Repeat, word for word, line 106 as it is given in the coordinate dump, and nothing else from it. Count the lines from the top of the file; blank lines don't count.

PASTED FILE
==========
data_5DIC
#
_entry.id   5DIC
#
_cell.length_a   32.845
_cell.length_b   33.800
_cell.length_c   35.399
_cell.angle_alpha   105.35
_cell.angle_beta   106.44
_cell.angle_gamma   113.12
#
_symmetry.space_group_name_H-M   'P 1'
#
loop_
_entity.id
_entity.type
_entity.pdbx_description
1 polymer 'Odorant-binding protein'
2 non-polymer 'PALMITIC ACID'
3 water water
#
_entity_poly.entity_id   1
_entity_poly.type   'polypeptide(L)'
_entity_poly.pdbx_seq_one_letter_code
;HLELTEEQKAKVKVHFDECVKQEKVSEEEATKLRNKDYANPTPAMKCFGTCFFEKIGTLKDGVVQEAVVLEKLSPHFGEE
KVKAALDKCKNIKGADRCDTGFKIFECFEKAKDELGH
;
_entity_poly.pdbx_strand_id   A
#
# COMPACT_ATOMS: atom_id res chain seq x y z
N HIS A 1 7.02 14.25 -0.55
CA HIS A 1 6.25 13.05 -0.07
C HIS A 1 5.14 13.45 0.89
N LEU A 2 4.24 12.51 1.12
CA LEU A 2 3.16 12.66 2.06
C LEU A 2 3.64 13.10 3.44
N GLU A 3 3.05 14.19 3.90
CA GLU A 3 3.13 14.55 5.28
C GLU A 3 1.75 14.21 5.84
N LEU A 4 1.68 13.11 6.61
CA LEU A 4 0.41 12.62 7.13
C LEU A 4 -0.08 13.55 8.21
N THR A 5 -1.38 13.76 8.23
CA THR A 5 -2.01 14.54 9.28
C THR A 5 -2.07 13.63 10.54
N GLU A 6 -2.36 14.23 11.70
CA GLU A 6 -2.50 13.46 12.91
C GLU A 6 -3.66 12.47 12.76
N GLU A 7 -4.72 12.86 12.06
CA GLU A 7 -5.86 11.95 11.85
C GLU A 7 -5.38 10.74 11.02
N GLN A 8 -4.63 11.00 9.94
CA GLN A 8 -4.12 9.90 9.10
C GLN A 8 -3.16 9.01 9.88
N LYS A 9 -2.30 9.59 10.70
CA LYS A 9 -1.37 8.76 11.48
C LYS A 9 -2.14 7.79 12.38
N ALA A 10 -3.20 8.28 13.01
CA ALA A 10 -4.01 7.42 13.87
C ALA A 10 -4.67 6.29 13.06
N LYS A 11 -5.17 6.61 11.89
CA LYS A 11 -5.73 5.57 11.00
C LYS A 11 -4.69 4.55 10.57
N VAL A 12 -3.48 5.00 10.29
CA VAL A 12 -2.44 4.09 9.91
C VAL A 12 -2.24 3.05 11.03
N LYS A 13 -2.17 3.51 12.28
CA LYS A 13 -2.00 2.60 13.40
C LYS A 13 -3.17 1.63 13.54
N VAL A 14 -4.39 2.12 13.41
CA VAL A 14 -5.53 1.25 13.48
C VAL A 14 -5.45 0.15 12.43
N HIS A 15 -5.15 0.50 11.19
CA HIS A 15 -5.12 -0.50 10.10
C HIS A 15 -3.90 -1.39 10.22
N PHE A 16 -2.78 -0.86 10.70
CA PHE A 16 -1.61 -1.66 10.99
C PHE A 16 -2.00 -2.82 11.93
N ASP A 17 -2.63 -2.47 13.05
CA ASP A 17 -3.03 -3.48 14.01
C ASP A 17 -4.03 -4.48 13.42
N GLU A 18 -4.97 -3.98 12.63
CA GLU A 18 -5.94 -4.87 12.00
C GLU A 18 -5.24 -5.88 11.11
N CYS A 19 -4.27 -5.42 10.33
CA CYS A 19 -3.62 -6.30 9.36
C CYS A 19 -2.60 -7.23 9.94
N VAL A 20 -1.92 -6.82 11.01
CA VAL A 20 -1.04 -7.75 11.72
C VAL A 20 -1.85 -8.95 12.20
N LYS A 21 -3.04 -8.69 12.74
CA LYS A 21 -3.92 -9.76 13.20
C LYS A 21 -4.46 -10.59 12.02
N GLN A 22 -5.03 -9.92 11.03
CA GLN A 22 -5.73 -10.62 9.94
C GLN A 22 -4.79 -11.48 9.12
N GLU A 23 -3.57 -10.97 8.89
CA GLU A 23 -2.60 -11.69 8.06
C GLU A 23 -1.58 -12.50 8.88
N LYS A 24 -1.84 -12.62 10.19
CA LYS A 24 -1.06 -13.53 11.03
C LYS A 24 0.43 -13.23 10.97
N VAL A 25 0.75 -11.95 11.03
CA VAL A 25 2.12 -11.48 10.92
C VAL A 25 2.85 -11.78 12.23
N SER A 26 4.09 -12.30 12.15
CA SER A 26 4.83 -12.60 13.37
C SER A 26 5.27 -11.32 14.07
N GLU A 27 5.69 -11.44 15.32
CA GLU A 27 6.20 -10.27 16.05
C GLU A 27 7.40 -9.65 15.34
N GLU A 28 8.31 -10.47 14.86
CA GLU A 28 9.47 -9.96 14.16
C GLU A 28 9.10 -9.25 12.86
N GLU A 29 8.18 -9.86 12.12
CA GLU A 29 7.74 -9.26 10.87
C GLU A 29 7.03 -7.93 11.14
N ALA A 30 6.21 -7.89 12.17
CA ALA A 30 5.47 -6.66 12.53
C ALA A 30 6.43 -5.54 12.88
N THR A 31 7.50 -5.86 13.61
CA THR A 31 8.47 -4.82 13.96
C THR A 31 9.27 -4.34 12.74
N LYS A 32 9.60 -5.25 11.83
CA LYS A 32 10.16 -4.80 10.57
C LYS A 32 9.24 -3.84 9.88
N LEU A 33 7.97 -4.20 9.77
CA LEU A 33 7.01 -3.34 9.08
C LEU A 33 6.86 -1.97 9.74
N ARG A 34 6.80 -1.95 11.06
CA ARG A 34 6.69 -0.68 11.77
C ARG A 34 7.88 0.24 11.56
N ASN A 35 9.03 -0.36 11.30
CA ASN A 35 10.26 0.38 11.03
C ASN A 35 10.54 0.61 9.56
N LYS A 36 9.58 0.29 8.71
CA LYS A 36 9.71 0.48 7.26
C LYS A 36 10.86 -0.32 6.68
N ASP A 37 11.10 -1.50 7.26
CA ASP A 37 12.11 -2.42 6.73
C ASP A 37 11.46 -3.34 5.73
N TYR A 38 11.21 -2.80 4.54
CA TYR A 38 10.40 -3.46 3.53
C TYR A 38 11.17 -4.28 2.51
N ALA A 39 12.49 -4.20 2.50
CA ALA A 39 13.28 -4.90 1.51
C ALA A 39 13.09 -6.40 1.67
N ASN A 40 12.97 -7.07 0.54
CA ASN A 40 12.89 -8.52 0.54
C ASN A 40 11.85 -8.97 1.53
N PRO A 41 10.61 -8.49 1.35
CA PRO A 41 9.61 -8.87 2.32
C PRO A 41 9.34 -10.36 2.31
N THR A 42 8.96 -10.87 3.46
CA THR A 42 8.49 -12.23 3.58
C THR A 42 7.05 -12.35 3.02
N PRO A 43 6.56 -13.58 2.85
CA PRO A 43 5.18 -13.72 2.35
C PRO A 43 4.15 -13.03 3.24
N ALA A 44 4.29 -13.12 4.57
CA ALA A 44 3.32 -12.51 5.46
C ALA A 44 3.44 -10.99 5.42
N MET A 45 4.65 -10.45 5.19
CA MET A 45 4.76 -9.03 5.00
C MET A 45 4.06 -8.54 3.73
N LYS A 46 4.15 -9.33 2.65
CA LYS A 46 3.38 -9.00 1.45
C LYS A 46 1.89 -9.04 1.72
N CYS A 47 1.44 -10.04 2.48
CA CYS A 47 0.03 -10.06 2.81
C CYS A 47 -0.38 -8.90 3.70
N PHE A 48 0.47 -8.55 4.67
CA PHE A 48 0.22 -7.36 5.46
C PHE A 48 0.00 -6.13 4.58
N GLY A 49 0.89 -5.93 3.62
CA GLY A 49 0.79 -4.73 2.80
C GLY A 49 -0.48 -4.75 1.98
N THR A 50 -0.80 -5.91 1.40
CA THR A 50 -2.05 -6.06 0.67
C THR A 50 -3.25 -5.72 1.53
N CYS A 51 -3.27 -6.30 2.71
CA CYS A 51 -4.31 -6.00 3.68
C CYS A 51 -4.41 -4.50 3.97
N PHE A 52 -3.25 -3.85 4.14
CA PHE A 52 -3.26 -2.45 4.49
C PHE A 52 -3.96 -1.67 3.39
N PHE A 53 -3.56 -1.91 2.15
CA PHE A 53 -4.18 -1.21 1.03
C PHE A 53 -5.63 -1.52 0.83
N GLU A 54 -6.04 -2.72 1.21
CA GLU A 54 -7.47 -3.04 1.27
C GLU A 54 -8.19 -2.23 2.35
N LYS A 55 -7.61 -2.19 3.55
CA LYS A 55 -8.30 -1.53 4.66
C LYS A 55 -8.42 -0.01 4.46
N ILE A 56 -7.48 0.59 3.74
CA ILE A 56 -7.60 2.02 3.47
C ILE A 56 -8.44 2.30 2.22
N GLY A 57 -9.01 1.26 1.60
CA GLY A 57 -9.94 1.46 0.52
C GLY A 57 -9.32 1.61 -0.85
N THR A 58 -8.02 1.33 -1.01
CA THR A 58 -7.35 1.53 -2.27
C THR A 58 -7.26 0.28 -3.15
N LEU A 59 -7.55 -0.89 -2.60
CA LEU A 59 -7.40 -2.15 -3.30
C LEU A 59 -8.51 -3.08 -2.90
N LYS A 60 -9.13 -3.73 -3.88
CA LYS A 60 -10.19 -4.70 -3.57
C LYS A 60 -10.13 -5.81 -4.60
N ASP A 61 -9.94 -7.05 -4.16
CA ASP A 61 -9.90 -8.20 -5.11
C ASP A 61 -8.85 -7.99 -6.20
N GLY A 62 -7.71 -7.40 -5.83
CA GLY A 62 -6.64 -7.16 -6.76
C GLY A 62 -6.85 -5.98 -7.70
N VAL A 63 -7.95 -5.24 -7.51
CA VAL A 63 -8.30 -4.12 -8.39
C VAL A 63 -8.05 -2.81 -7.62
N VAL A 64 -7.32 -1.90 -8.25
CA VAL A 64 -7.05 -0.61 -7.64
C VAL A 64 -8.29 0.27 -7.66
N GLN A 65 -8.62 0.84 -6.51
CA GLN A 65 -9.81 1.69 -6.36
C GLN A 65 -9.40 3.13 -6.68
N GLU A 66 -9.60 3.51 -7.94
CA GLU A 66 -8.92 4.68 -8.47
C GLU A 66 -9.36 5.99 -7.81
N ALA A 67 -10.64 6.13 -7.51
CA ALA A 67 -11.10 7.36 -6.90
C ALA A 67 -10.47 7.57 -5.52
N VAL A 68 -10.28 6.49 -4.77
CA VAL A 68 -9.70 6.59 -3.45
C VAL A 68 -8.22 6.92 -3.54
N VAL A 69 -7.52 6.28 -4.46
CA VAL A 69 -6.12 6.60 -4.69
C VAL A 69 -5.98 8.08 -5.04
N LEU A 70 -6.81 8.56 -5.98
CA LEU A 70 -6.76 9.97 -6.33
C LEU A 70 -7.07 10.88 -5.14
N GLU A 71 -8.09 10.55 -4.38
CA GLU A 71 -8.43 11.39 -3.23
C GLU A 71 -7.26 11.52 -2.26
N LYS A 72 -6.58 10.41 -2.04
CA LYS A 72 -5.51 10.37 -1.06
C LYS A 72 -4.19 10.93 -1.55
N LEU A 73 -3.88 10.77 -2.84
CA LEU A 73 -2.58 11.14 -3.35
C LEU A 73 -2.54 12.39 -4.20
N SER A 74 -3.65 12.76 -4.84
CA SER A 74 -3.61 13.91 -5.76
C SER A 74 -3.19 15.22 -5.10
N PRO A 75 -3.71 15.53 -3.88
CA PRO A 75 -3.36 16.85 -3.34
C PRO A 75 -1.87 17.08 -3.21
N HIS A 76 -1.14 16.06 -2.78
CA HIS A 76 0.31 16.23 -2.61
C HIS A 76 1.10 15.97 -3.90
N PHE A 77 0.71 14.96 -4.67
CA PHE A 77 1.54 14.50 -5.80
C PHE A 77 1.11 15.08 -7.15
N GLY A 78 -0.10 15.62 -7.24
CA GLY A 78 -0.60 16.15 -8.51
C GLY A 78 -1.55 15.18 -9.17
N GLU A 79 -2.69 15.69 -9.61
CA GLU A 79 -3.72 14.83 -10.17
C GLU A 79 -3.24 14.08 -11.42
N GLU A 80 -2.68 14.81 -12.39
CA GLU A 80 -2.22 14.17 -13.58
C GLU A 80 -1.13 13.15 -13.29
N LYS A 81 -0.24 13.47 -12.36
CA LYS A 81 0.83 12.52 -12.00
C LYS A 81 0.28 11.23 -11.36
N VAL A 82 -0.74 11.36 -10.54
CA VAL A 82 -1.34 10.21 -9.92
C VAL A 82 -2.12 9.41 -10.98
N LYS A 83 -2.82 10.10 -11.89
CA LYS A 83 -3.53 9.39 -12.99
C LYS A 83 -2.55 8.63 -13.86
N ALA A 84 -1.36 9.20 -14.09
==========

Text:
N SER A 26 4.09 -12.30 12.15